The Decreasing Frequency of Personality
We lost a pioneer of the modern loudspeaker industry with the passing of William (Bill) Hecht earlier this year on September 12th at age 89. I was only five years old (and I imagine many of you reading this weren’t even born yet) in 1967 when Bill Hecht patented his signature contribution to the audio world, the soft-dome tweeter, arguably the most widely used speaker driver worldwide for the last 30 years. I had the pleasure of meeting Mr. Hecht once during my career. In this age of Twitter, Facebook, LinkedIn, and the endless onslaught of 24/7 self-promotion, Bill Hecht was a quiet, self-effacing man who seemed most comfortable behind the scenes. Indeed, throughout his career, Hecht and his company, United Speaker Systems, was known for making the speakers that made other speaker companies famous.
It’s sad enough for family, friends, and colleagues when a man passes from this world. Sadder still when that man helped enrich the lives of so many music and movie lovers around the world – most of whom have never heard Bill Hecht’s name. Reading a bit of Mr. Hecht’s story on the Phase Technology website brought to my mind something equally as sad (and perhaps largely unavoidable) about the current state of the audio/video industry.
In 1955…Bill decided to use his knowledge to develop some of the finest speakers available for the new home audio market. He began building one speaker by hand per week, selling them through a local radio and hi-fi dealer in New York City, and exhibiting at local hi-fi shows. As an example of amazing prescience, his tag line on literature and in his ads was "Theater sound for the home" - in 1955!
Believe it or not, there was a time when audio companies were started by people with such passion that they built speakers by hand and lugged them from show to show and dealer to dealer buoyed by the enthusiasm that comes from a total belief in what they were doing. In those days and many of the decades to follow, the audio business was young enough and not yet broken-in underneath the corporate saddle that personalities were able to roam free (and sometimes wild) in the industry. Not only did character matter, but characters mattered. It was simply impossible for the quirks and eccentricities possessed by the notable inventors, innovators, and designers not rub off and influence the gear they made.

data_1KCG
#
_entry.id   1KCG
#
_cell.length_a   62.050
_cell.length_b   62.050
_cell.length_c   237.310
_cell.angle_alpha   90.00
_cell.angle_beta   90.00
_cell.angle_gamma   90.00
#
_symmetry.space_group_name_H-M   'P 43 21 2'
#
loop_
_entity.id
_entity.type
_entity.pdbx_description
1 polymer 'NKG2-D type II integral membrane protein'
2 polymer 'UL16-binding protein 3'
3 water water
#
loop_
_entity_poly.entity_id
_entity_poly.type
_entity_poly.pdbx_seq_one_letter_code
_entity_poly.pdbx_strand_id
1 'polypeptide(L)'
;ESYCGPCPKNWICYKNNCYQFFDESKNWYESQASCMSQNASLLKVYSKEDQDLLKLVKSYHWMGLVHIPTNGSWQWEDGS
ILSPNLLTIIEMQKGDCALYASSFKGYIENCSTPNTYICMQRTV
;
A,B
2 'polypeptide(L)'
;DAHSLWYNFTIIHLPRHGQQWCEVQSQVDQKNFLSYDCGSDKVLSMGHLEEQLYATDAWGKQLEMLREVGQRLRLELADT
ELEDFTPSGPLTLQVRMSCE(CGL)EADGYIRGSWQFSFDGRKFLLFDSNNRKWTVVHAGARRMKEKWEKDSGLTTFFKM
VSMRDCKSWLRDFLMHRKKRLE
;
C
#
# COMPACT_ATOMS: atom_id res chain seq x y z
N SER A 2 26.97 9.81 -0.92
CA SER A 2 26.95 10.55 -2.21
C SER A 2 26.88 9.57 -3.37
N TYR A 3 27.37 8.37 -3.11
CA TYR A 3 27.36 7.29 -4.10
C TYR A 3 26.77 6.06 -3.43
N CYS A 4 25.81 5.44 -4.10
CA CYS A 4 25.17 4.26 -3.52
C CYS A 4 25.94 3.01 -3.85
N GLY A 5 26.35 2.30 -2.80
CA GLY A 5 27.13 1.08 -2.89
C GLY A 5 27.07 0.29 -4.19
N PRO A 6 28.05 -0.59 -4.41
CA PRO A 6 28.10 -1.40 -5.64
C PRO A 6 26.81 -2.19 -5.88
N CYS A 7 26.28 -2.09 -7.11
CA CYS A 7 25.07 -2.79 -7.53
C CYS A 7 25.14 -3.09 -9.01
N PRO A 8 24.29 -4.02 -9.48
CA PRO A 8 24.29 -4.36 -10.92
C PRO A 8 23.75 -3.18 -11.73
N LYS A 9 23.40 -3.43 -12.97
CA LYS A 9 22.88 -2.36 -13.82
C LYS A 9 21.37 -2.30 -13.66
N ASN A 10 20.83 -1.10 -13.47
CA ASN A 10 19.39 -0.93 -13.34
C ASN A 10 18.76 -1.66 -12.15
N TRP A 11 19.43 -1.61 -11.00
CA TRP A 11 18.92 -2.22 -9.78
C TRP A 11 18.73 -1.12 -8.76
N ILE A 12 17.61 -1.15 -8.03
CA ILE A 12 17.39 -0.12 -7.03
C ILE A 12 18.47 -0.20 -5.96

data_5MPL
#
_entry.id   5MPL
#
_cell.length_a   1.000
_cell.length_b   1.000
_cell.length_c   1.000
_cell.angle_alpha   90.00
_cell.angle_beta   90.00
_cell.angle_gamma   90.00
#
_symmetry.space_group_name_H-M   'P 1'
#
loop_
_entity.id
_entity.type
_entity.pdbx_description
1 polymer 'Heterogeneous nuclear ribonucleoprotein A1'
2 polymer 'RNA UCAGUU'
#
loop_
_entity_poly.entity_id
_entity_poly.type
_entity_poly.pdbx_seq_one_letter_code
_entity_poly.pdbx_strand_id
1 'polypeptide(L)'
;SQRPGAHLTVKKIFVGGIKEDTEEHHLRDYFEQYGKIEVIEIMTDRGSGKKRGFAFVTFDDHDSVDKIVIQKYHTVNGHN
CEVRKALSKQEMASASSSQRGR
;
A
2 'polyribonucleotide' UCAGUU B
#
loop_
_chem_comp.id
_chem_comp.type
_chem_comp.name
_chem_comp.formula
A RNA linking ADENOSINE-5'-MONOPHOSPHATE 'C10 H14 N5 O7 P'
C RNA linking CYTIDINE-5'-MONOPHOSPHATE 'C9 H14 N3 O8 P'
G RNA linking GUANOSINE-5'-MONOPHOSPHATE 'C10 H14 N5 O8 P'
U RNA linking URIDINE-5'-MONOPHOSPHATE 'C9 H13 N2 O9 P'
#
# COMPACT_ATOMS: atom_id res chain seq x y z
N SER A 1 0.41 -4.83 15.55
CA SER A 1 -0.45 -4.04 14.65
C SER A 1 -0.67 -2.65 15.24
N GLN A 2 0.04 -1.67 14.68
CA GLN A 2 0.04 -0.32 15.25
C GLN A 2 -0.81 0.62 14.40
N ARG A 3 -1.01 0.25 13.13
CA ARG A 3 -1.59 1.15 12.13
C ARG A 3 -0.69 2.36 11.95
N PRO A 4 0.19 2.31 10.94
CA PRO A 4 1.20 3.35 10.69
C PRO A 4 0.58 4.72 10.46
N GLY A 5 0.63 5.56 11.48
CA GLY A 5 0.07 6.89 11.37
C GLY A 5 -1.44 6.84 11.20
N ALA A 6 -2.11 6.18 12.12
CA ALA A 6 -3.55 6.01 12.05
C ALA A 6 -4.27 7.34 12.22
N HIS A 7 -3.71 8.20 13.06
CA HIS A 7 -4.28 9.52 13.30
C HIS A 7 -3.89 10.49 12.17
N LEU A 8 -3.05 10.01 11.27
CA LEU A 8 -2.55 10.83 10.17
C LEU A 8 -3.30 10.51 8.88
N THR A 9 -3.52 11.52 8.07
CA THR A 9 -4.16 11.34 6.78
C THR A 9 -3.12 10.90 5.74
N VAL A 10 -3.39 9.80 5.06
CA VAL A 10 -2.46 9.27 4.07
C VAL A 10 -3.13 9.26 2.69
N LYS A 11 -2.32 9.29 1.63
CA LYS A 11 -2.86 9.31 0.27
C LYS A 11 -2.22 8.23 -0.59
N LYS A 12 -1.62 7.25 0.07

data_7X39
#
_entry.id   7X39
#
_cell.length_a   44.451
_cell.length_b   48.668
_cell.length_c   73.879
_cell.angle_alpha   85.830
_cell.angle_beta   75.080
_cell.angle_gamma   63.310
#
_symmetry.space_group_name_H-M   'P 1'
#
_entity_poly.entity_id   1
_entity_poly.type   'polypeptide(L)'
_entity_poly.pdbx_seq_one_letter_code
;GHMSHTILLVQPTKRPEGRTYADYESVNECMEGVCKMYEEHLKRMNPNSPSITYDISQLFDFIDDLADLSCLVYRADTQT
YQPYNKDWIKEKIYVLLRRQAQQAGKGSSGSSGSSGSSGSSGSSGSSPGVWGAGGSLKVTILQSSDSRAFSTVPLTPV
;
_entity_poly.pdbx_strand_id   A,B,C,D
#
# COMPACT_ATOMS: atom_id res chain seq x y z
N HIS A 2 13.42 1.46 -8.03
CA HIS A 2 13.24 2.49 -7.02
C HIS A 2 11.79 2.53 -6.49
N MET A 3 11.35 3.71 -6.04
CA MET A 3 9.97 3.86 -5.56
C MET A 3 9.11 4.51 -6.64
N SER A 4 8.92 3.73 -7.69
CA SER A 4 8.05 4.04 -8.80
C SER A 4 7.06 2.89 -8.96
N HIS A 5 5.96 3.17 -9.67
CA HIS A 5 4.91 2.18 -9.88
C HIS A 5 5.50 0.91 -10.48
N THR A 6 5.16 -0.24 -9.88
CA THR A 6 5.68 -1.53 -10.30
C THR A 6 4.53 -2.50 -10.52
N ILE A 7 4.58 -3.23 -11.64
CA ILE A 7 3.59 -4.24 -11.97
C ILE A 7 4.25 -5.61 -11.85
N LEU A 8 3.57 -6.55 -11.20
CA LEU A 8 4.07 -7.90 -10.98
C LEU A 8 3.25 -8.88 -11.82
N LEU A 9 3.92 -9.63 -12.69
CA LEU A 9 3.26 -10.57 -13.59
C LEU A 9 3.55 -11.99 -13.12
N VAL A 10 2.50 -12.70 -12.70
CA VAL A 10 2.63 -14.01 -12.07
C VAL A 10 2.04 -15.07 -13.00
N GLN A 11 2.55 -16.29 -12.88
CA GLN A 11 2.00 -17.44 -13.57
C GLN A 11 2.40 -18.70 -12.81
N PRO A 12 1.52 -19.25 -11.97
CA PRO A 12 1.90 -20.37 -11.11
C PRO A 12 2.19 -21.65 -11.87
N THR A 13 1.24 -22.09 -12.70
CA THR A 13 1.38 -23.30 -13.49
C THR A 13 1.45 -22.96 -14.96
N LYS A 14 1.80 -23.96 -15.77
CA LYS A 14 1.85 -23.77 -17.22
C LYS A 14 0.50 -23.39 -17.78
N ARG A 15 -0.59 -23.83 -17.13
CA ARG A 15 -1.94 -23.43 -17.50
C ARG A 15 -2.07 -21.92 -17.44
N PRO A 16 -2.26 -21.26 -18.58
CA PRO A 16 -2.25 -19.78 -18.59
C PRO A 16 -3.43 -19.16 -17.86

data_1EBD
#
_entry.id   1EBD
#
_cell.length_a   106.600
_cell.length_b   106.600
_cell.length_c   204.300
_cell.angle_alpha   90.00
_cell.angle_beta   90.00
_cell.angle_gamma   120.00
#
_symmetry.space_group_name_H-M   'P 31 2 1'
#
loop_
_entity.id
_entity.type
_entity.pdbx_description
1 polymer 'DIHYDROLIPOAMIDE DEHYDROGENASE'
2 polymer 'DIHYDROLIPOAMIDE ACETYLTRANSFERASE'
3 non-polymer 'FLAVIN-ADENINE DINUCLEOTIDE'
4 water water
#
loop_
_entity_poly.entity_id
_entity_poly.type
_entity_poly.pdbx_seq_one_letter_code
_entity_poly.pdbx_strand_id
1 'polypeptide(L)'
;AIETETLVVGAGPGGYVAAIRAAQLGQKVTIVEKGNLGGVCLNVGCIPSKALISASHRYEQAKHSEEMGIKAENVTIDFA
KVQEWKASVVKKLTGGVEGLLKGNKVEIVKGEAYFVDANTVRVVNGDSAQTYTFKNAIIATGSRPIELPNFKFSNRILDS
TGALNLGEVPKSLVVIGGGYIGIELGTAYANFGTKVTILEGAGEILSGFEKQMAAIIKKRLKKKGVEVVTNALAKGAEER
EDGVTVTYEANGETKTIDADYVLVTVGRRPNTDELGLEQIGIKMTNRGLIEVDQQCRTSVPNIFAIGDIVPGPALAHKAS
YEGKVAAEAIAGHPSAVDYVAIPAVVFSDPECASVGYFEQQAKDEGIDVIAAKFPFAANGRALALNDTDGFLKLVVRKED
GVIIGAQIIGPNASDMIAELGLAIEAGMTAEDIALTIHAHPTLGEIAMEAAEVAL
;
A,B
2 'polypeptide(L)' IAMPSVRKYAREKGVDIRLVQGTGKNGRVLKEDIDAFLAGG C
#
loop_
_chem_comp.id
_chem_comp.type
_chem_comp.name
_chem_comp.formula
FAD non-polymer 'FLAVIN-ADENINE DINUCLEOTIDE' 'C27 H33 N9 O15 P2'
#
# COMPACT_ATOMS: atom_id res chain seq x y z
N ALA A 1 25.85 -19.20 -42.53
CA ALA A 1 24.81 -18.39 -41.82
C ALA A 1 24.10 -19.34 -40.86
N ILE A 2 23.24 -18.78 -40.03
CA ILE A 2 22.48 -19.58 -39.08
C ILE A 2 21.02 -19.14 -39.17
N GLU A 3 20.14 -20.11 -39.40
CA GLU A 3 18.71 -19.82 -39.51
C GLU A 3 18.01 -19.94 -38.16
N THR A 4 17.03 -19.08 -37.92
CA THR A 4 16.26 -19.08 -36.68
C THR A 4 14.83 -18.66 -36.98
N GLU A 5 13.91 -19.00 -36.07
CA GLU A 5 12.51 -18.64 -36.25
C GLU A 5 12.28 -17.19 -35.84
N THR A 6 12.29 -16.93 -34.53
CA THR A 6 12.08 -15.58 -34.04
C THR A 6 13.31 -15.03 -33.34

In addition to meeting Bill Hecht, I’ve been lucky enough to have numerous other brushes with greatness over the years. Some of these “characters” may be well-known to you. Others may not. The briefest of lists includes Bob Carver, Matthew Polk, Sandy Gross, Peter Tribeman, Paul Barton, Allen Boothroyd, Noel Lee, and Ken Kriesel. Some, such as Gordon Gow and Paul Klipsch, were gone before I had the chance. That doesn't even begin to cover them all; nor does it touch upon any of the amazing "personalities" who made the (sadly shrinking) retail and (sadly aging) journalistic landscapes of the industry so rich, exciting, and entertaining.
While it may seem like name-dropping, I’m simply trying to point out that even as the a/v industry derives substantial benefits from becoming evermore professional and corporate, we should all be cognizant of the irrevocable loss of much of the character, characters, passion, and beauty that kept the gear we all love from becoming little more than bland and lifeless commodities on a shelf.
All of our sympathies here at Home Theater go out to Ken Hecht, Bill Hecht’s son who took over the engineering mantle from his father many years ago, and the rest of the Hecht family. While Bill may be missed, nothing can take away the pleasure his designs and efforts provided for generations of music and movie lovers.